Are Sparklers Illegal In California

Are Sparkler Illegal In California
Group of friends celebrating Christmas and New Year together holding firework sparkles in the dark. Hands close to each other lit by bright yellow sparkles. Event festive celebration concept

In the wake of celebrating Christmas and New Year’s Eve, it is ideal to ask yourself one single question, especially as a new California folk: Are Sparklers Illegal In California?

This question is one that needs the utmost legal response. As such, we are here to provide you with the most appropriate answer.

State of California Law

In 1973, California passed the State Fireworks Law. The state categorizes items that meet the requirements as “fireworks,” stipulates who may acquire or sell them, and specifies where and when they may be set off under this law.

Even though state law allows specific sales and uses of fireworks, municipalities, and counties within the province may enact their own fireworks ordinances.

Local ordinances may prohibit or restrict fireworks’ sale, use, or release. For more information, consult your local laws or the city or county website. (Health and Safety Code 12500 and subsequent (2020).)

Are Sparklers Illegal In California

What Are Considered Fireworks?

Under California law, “fireworks” include any instrument that:

  • contains chemical elements that do not require oxygen to burn (which regular combustible items require), and
  • produces audible, visual, mechanical, or thermal pyrotechnic effects for entertainment.

Skyrockets, roman candles, rockets, sparklers, party poppers, paper caps, fountains, and smoke bombs are listed in the law as examples of fireworks. (Cal. Health & Safety Code § 12511 (2020).)

Hazardous Fireworks

Private individuals not certified by the state to release explosives are explicitly forbidden from owning and releasing (and retailers from selling) specific fireworks designated as “dangerous” by state law. Dangerous fireworks include the following:

  • any that contain arsenic sulfide, arsenates, or arsenites, boron, chlorates, gallates or gallic acid, magnesium, mercury salts, phosphorous, picrates or picric acid, thiocyanates, titanium, or zirconium
  • firecrackers
  • Skyrockets and rockets (anything that shoots up and explodes)
  • Roman candles and anything that discharges a ball of fire into the air.
  • chasers (anything that darts or travels along the ground during discharge).
  • sparklers more than 10 inches in length or one-fourth of an inch in diameter.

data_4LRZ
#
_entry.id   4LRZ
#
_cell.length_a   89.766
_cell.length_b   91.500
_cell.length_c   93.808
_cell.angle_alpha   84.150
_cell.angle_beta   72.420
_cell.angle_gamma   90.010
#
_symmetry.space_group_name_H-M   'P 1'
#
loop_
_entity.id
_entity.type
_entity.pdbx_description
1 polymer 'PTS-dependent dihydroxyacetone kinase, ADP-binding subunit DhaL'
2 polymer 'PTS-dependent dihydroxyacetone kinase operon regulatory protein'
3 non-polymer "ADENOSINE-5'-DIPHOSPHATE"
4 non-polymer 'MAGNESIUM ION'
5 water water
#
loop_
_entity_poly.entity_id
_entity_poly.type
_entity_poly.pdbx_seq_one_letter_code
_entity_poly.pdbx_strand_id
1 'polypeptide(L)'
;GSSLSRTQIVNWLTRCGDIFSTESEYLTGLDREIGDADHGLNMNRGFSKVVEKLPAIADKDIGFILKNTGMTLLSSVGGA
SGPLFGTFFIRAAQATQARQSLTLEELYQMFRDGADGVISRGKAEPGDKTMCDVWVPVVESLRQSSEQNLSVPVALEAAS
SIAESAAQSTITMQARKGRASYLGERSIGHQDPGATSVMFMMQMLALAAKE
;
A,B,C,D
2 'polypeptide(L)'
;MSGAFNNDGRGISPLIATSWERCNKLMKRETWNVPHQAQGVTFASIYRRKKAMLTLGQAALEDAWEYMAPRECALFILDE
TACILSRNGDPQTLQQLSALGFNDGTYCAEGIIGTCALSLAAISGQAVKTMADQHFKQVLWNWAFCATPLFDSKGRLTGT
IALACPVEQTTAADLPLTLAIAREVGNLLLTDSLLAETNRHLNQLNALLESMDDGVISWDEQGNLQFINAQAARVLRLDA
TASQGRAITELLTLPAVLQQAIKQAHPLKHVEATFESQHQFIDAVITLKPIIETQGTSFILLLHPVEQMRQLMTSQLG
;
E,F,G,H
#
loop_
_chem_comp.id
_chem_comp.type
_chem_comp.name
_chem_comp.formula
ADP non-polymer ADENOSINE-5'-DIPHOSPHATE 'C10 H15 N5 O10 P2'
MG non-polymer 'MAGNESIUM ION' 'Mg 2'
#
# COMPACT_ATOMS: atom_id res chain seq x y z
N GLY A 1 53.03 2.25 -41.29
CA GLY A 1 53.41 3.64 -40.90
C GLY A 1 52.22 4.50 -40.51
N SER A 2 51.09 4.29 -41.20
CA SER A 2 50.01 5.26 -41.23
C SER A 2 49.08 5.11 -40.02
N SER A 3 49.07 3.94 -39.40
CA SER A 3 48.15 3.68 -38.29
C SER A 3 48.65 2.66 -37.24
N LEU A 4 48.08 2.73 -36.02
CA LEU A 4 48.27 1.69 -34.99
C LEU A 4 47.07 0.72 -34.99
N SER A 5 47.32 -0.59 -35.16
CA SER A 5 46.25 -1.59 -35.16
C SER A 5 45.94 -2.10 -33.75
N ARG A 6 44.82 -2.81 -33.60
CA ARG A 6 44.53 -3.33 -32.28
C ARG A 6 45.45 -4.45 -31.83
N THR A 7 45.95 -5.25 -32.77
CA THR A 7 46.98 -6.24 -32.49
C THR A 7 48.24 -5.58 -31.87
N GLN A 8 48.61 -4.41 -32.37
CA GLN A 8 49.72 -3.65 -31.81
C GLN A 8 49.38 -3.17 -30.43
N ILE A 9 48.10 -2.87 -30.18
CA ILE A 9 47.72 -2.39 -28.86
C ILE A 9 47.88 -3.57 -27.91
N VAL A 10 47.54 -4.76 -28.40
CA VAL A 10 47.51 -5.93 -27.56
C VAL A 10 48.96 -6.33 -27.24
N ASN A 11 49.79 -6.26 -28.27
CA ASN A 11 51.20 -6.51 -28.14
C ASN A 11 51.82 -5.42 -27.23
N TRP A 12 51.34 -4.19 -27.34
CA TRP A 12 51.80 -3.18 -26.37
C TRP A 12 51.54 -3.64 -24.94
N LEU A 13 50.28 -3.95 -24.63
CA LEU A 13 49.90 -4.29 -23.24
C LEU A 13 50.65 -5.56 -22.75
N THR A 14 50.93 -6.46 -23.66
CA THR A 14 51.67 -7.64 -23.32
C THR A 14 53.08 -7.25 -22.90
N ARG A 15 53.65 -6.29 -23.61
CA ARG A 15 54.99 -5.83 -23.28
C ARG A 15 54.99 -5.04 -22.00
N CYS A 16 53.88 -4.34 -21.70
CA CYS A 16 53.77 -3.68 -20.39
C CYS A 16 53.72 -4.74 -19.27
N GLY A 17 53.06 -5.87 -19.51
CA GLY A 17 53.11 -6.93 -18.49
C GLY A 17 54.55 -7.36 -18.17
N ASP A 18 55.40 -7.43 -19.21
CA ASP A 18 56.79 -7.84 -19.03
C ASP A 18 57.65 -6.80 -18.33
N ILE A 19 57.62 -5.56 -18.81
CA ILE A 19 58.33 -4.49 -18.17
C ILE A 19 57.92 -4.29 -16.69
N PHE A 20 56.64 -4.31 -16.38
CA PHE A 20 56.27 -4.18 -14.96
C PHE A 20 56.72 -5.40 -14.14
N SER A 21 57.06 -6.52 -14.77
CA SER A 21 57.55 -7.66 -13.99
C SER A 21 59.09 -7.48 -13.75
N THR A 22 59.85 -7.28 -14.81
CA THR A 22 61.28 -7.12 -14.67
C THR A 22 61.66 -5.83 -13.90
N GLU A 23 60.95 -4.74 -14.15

• Fireworks are designed and intended by the manufacturer to create the element of surprise upon the user (the exploding cigar is a classic example)
  • torpedoes of all kinds that explode on impact
  • fireworks kits, and
  • other fireworks designated as unsafe by the State Fire Marshal.

(Cal. Health & Safety Code §§ 12505, 12677 (2020).)

Federal Law and Interstate Transportation

The federal government makes it illegal to carry fireworks across state borders to a state where any use is prohibited (commercial transport is exempt from this prohibition). A violation is punishable by up to a year in prison and a fine. (18 U.S.C. § 836 (2020).)

If you are caught crossing the state line with something like a box of fireworks purchased in Nevada, you are subject to federal and state laws governing the transportation of fireworks.

Special Effects and Public Displays

On the Fourth of July, cities and private groups host public fireworks displays (and other occasions). State law designates explicitly and requires permits for these events. This kind of authorized public event could include the discharge of dangerous fireworks by licensed operators.

And George Lucas could blow up the Golden Gate Bridge—not literally. Still, with a state permit, he and others can utilize “pyrotechnic devices” to bring forth special effects for theatrical, film, television, or other creations, including those in front of a live audience. (Health and Safety Code 12575 to 12577 (2020).)

No Discharge in Certain Areas

California law prohibits possessing threatening fireworks where there is a reasonable possibility that the discharge will harm another person or persons. It is also illegal to ignite fireworks to cause turmoil, fear, or panic in others. (Health and Safety Code 12680 (2020).)

Launching fireworks within 100 feet of a place containing fuel or any other flammable liquid is also illegal. (Health and Safety Code 12679 (2020).)

Conclusion: Are Sparklers Illegal In California

We believe we’ve done justice to the question you posed to us from the foregoing; Are sparklers illegal in California. Any further inquiries, don’t forget to use the comment box.

Read also: Top Hotels in California For Vacations And Honeymoon

About Soliu Jamiu Ishola 95 Articles
Soliu Jamiu Ishola is a Law student at Usmanu Danfodio University, Sokoto. He's a seasoned content writer with years of experience. His love for online entrepreneurship gave birth to Bizideas4beginners.

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